• Before industrialization, demand for services was less than the supply (implies pollution was within absorptive capacity and rate of extraction was less than rate of regeneration)

  • However, with population and industrialization scenario changed - demand for resources for both production and consumption went beyond the rate of regeneration of the resources; the pressure on the absorptive capacity of the environment increased tremendously

State of India’S Environment

  • Rich in soil – black, alluvial and so on

  • Rich in water / rivers

  • Large deposits of iron-ore (20% of world’s iron reserves), coal and natural gas

  • Concerns - Air pollution, water contamination, soil erosion,

  • deforestation and wildlife extinction

  • Priority Issues:

    • Land degradation

    • Biodiversity loss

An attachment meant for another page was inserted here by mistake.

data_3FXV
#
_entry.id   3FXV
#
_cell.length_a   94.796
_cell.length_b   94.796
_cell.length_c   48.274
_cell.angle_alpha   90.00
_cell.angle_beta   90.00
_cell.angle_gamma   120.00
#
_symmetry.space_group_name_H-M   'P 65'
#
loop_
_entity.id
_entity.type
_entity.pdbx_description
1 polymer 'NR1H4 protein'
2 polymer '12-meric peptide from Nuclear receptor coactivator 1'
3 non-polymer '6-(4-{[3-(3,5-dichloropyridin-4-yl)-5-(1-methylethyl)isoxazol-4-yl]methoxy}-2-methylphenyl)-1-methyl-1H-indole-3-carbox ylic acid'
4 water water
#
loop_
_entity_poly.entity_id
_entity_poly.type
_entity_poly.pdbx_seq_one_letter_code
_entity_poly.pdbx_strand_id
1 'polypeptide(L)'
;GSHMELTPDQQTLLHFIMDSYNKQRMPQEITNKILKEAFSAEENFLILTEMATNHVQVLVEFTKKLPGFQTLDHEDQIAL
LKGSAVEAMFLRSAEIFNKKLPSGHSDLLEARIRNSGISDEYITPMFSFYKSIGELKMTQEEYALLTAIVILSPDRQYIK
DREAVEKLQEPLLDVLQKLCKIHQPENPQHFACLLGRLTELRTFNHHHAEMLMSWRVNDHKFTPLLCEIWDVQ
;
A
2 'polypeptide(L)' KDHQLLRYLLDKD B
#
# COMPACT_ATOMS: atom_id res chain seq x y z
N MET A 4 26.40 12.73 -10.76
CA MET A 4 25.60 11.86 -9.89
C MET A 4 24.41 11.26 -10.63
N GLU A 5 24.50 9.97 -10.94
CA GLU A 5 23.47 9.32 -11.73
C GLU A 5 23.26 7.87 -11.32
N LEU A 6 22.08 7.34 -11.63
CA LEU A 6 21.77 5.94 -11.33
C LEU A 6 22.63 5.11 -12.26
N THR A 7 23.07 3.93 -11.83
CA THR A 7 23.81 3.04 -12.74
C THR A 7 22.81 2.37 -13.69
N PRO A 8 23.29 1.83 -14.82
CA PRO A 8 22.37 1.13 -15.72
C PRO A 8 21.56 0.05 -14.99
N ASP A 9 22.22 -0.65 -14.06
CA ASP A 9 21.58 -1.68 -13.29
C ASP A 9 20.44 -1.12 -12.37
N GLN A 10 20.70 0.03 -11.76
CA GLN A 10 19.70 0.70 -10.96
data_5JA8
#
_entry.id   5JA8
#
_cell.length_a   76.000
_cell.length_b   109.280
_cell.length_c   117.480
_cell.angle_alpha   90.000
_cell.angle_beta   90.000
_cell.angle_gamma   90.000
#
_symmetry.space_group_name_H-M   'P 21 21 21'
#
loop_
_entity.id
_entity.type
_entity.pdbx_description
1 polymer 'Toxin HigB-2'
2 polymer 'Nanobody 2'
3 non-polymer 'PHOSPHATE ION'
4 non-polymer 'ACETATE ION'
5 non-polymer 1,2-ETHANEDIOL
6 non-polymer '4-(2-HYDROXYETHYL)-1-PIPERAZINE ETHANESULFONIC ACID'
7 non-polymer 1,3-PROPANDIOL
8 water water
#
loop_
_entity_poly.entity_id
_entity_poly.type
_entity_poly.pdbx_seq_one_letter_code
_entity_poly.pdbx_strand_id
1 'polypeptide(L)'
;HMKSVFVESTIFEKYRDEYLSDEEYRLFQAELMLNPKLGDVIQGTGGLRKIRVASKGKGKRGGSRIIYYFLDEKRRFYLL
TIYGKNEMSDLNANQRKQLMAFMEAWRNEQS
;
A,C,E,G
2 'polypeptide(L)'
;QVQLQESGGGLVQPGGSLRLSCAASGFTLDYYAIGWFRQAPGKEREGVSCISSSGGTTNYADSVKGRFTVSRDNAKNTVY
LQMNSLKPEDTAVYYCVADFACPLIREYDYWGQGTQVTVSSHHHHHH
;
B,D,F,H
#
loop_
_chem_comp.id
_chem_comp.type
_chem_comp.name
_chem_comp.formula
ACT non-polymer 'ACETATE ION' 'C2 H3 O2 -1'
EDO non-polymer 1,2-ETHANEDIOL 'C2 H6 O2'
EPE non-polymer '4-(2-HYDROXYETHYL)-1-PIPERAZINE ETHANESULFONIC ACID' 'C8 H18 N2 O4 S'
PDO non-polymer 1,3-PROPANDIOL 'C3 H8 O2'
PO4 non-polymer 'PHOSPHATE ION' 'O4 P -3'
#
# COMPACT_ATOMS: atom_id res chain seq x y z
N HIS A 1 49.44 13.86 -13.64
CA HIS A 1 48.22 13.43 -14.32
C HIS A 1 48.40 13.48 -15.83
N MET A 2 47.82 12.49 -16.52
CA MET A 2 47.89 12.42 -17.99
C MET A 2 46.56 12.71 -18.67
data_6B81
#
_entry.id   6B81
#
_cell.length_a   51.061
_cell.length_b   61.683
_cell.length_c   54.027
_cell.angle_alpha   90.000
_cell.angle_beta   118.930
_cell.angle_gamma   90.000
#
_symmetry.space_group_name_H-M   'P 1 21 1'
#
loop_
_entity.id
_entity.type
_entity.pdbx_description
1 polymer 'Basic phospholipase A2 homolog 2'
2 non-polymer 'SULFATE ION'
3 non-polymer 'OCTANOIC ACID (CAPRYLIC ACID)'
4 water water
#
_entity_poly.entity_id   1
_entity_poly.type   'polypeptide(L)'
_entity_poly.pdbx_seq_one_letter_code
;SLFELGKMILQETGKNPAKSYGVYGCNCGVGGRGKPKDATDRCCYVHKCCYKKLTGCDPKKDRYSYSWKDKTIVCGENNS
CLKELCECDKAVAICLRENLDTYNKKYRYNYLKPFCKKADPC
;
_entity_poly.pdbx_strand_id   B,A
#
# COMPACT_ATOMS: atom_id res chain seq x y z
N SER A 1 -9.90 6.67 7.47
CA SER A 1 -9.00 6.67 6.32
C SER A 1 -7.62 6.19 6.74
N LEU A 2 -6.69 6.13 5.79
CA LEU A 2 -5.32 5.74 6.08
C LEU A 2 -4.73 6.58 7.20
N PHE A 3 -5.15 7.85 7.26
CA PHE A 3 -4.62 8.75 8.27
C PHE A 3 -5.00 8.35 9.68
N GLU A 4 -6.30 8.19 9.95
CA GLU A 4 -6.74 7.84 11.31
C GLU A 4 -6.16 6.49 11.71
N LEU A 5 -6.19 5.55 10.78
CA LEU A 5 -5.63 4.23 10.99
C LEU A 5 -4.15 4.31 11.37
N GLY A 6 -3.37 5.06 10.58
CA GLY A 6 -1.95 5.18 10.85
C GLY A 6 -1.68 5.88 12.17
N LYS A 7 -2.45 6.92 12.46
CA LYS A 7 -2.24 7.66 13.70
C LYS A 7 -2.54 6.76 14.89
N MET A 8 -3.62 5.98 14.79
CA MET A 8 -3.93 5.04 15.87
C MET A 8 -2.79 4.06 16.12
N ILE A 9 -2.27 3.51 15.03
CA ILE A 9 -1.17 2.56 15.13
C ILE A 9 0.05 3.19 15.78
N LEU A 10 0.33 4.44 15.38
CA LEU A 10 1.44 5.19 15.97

• Air pollution with special reference to vehicular pollution in urban cities

    • Management of fresh water

    • Solid waste management

Factors Responsible for Land Degradation

  • Loss of vegetation occurring due to deforestation

  • Unsustainable fuel wood and fodder extraction

  • Shifting cultivation

  • Encroachment into forest lands

  • Forest fires and over grazing

  • Non-adoption of adequate soil conservation measures

  • Improper crop rotation

  • Indiscriminate use of agro-chemicals such as fertilizers and pesticides

  • Improper planning and management of irrigation systems

  • Extraction of ground water in excess of recharge capacity

  • Open access resource

  • Poverty in agriculture dependent people

  • Per capita forest land in the country is only hectare against the requirement of hectare to meet basic needs, resulting in an excess felling of about 15 million cubic metre forests over the permissible limit.